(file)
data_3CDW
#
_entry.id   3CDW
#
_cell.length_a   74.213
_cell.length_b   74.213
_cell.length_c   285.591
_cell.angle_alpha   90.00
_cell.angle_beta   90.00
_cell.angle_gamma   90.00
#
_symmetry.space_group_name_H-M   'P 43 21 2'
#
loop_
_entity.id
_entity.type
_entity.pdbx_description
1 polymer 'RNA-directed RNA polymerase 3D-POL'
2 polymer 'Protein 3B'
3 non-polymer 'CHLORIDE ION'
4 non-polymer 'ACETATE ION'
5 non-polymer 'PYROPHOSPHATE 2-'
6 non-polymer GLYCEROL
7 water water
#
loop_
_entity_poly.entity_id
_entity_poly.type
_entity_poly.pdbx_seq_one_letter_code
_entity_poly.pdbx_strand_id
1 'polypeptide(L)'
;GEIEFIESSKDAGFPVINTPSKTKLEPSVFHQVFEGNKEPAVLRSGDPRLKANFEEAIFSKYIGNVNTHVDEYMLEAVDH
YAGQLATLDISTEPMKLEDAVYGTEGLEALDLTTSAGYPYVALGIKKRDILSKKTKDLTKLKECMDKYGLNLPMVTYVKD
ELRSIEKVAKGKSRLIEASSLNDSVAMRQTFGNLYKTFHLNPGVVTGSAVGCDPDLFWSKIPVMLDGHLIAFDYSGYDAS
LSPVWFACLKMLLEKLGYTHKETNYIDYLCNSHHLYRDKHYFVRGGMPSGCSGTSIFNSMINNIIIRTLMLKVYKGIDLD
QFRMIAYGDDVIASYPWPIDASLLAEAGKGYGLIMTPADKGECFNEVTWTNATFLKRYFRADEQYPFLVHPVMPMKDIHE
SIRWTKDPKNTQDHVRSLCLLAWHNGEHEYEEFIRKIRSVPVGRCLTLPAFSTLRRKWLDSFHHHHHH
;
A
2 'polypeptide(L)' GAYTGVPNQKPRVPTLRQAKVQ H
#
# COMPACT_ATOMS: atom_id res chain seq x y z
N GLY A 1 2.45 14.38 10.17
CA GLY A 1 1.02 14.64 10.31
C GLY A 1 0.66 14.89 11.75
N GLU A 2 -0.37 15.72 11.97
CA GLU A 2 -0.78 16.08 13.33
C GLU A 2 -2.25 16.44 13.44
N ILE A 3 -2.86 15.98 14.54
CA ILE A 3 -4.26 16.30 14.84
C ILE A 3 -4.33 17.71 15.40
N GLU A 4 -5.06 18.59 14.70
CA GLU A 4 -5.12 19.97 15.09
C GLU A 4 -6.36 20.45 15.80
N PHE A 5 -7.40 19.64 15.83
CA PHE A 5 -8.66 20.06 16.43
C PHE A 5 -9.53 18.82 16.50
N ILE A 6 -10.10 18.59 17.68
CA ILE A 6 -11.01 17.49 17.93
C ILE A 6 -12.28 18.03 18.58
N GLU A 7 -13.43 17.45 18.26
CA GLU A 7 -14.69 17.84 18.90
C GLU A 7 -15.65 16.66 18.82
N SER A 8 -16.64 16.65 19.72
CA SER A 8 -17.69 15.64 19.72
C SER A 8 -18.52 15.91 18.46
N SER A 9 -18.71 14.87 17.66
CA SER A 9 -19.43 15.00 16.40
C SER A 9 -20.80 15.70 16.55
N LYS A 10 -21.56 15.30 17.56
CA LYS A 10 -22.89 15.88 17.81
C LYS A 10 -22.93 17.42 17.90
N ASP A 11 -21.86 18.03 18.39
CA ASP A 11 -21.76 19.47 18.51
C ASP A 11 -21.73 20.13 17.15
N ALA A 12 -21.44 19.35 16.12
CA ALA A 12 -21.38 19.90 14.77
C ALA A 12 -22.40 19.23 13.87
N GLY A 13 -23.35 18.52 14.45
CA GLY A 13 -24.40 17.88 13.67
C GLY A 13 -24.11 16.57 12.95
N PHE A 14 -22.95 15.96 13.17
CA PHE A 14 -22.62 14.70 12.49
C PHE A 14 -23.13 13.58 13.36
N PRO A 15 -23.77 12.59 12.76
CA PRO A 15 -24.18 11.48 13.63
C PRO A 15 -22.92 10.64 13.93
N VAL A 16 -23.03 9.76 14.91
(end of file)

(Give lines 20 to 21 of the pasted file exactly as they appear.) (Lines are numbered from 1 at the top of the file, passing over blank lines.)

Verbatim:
3 non-polymer 'CHLORIDE ION'
4 non-polymer 'ACETATE ION'